Joint release | Te Whatu Ora, Te Aka Whai Ora

New clinical networks will play a key role in developing national standards and models of care that will help reduce postcode lotteries and variation in access to health care.

Expressions of Interest for the co-leadership of the first tranche of National Clinical Networks were today released by Te Whatu Ora and Te Aka Whai Ora.

The networks will be a core part of the new health system and will see clinical leaders from across professional disciplines working in partnership with health agencies to shape a better, fairer and more equitable health system. 

“Building a better health future is a big job and to do it well, we need to have the right voices at the decision-making tables, say Te Whatu Ora National Lead, Medical Pete Watson and Te Aka Whai Ora Chief Medical Officer Rawiri McKree Jansen.

“Clinicians from a wide range of specialist services, and with knowledge of our diverse communities, have a huge role to play in delivering the system shifts we have committed to – including ensuring everyone will have equitable access to high quality emergency and specialist care when they need it, wherever they live,” says Pete Watson.

The networks will be charged with developing national standards and models of care, identifying ways to address variation in service quality and outcomes, addressing equity and coming up with new evidence-based solutions to create the health system shifts we are seeking.

While there are currently some existing national services and networks in place, they don’t cover a broad range of specialist services and they all operate differently.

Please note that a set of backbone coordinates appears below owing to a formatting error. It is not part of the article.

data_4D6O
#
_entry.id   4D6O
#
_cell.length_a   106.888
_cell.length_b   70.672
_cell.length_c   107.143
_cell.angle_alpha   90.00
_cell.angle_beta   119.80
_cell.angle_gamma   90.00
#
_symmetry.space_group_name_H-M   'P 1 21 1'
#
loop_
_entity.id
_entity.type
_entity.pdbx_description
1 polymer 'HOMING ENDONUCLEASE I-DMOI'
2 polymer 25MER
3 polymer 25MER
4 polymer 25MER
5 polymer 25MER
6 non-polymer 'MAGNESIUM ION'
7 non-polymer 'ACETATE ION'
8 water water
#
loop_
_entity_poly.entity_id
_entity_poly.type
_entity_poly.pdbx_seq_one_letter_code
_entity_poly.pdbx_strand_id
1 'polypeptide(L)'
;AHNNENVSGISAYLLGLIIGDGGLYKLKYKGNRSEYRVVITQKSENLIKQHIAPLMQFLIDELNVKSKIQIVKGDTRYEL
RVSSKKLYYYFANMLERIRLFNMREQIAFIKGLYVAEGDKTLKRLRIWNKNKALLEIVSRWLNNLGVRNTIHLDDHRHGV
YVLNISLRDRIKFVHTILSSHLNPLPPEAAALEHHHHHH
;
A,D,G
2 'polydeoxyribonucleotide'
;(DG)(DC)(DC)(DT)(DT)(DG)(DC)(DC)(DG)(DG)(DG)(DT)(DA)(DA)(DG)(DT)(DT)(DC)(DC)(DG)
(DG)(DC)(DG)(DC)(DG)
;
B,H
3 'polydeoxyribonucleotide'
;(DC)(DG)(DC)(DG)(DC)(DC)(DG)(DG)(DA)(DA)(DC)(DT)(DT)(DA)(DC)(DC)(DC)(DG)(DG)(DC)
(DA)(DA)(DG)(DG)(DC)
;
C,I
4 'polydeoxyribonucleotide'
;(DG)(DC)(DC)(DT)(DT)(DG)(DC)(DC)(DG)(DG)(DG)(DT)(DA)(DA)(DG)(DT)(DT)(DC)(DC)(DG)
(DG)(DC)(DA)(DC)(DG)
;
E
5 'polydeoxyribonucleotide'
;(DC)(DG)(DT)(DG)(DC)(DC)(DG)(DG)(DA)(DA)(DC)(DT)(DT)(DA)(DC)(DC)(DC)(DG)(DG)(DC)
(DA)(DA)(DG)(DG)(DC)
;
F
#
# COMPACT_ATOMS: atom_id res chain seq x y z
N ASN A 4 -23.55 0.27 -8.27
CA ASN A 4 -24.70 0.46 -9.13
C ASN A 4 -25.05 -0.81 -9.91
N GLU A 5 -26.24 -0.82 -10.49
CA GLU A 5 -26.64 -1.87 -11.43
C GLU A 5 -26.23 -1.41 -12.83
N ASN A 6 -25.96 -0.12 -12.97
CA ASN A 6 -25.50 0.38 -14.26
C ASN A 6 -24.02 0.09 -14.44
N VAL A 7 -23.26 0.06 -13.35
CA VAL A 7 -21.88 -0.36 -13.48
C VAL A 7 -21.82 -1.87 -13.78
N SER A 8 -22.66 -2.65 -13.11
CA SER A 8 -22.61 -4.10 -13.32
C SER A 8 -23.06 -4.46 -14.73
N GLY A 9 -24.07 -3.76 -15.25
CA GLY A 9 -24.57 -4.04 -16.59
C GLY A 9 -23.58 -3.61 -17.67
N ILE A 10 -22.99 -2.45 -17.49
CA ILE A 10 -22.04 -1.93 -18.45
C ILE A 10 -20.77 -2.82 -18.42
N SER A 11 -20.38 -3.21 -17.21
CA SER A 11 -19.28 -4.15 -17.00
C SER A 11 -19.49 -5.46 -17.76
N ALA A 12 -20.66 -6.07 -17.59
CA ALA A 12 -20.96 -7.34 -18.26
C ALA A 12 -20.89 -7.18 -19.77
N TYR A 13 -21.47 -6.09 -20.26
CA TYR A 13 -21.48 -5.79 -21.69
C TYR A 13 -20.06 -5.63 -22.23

The establishment of a greater number of networks, with a clear mandate and common operating approach, will ensure clinicians are supported to play an important role in delivering change.

The networks will report to a governance group co-chaired by Te Whatu Ora and Te Aka Whai Ora, which will each appoint a co-lead for every network.

We are starting by transitioning existing networks and first tranche involves the networks for trauma, stroke, cardiac and renal.

The current leaders of all these networks will remain in place while the networks are transitioned and until the new co-leads are appointed. The co-leads will then build the membership of the new networks.

Further networks will be transitioned and established over the next 12 or so months.

“We want to see a range of healthcare professionals put their hands up to be involved in the networks because we want diversity of thinking around the table,” Rawiri McKree Jansen says.

“For the same reason, Māori clinical leadership and leadership from other communities which consistently experience inequitable access to healthcare will be key to delivering system change and must have strong representation on the networks.”

Engagement with consumers, whānau and communities on our health future is a top priority across the system and will be key to ensuring the networks deliver.  There are range of mechanisms for achieving this and different approaches may be appropriate for different networks. Formalising these mechanisms will be one of the first establishment tasks of each network. 

Find more information on the Expressions of Interest process, which will be open for three weeks, and the networks plan here.